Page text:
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Nocturnes, Op. 55 (Chopin)

From Wikipedia, the free encyclopedia

The opening bars from Op. 55, No. 1 in F minor above, and the second theme below.

The two Nocturnes, Op. 55 are a set of two nocturnes for solo piano written by Frédéric Chopin. They are his fifteenth and sixteenth installations in the genre, and were composed between 1842 and 1844, and published in August 1844. Chopin dedicated them to his pupil and admirer Jane Stirling.[1]

Nocturne in F minor, Op. 55, No. 1

Nocturne in F minor, Op. 55, No. 1

Composed in 1842-1844, the F minor nocturne has an average duration of about 5 minutes.


The piece is in ternary form (ABA). Its main theme has a slow 4/4 with a heavy, steady crotchet beat. It starts with the main theme which repeats once with only minor variations. The right hand plays a slow melody and the left hand accompanies with a bass note and then a chord, in crotchets. The second section is then played with, again, the right-hand playing the melody and the left-hand accompanying with bass notes and a chord. Although there are occasional changes to this pattern, for example the left-hand plays a sustained minim with a crotchet chord above. The main theme then comes back in with some variations to the first two times it was played: a triplet phrase is added to the 3rd bar of the section. The second section is again repeated with no variations, followed immediately by the first section again with the triplet sequence.

An excerpt from the middle section.
An excerpt from the middle section.

A tempo change to più mosso speeds up the piece. It starts off with some fast, triplet quavers and then three loud (forte) chords. This then repeats three further times until a completely new section comes in with a melody in the right hand and triplet broken chords in the left (see score on right). A descending scale and some large chords completes this section and leads it onto the first theme again.

There is then a large variation on the first theme where the main tune is played with other notes in between. There is then a large section of arpeggios and finishing off on 6 final chords. Modulating to the parallel key of F major for an interrupted final cadence.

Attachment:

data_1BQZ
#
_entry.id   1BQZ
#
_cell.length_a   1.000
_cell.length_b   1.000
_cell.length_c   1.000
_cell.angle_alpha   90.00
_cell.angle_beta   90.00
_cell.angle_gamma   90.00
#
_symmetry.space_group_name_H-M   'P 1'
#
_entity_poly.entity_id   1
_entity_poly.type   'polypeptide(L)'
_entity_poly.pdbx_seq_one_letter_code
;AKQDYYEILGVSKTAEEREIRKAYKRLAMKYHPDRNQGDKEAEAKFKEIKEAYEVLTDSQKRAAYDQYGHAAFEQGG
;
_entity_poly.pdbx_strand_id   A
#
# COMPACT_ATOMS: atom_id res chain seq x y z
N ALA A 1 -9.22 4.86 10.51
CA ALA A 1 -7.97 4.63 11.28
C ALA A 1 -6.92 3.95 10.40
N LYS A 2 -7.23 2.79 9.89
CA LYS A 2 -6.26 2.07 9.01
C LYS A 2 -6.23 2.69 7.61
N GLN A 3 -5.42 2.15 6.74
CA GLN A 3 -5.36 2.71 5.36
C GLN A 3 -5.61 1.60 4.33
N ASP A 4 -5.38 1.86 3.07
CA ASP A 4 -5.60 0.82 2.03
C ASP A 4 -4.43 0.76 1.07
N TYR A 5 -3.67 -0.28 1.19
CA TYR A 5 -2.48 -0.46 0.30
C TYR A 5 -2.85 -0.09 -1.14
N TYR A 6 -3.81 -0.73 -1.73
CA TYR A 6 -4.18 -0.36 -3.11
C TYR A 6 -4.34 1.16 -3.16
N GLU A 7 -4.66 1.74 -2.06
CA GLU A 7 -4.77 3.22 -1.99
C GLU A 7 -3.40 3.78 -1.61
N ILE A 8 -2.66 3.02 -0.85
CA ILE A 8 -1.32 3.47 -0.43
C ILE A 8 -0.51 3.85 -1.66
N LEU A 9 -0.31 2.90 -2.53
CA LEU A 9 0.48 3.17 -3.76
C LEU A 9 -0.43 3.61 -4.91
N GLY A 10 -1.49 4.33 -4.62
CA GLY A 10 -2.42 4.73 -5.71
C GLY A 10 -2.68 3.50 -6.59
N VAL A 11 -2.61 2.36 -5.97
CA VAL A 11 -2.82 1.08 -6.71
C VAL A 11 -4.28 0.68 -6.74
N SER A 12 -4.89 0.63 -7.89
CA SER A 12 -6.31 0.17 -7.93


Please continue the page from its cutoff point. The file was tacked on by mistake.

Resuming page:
There are two short chorales. The first, at bars 71-72 marks the transition from B section back to A, while the second, at 98-101, concludes the piece, in F major.

The piece was described by Frederick Niecks (Chopin's biographer) as: "we will note only the flebile (feeble) dolcezza of the first and the last section, and the inferiority of the more impassioned middle section".

Notable performances

This piece was performed by Vladimir Horowitz in his television debut concert at Carnegie Hall in 1968, which was broadcast nationwide by CBS.[2][3]

Nocturne in E-flat major, Op. 55, No. 2

Nocturne in E-flat major, Op. 55, No. 2

The second nocturne in E major features a 12/8 time signature, triplet quavers in the bass, and a lento sostenuto tempo marking. The left-hand features sweeping legato arpeggios from the bass to the tenor, while the right-hand often plays a contrapuntal duet and a soaring single melody. There is a considerable amount of ornamentation in the right hand, for instance the prolonged trills in measures 34 and 52-54. The characteristic chromatic ornaments, in measures 7, 25, 36, and 50, often subdivide the beats in a syncopated fashion in contrast with the steady triplets in the left hand.

Of this nocturne, Niecks wrote:

The second nocturne (in E flat major) differs in form from the other nocturnes in...that it has no contrasting second section, the melody flowing onward from beginning to end in a uniform manner. The monotony of the unrelieved sentimentality does not fail to make itself felt. One is seized by an ever-increasing longing to get out of this oppressive atmosphere, to feel the fresh breezes and warm sunshine, to see smiling faces and the many-coloured dress of Nature, to hear the rustling of leaves, the murmuring of streams, and voices which have not yet lost the clear, sonorous ring that joy in the present and hope in the future impart.

In theatre

The second and third duets of the ballet In the Night by Jerome Robbins (1970) were choreographed to this music.

In popular culture


  1. ^ Niecks, Frederick (1890). "XXXI". Frederick Chopin, as a Man and Musician. 2. p. 291. ISBN 9783734045707.
  2. ^
  3. ^
  4. ^ "NOCTURNE IN F MINOR, OP. 55 NO.1 ". IMDB site. Retrieved 20 July 2018


  • David Heyer pp51–71 "An Analysis of the Chorales in Three Chopin Nocturnes: Op. 32, No.2; Op. 55, No.1; and the Nocturne in C# Minor (without opus number)". Masters thesis, University of Oregon, 2008-03.

External links

This page was last edited on 26 October 2021, at 05:26
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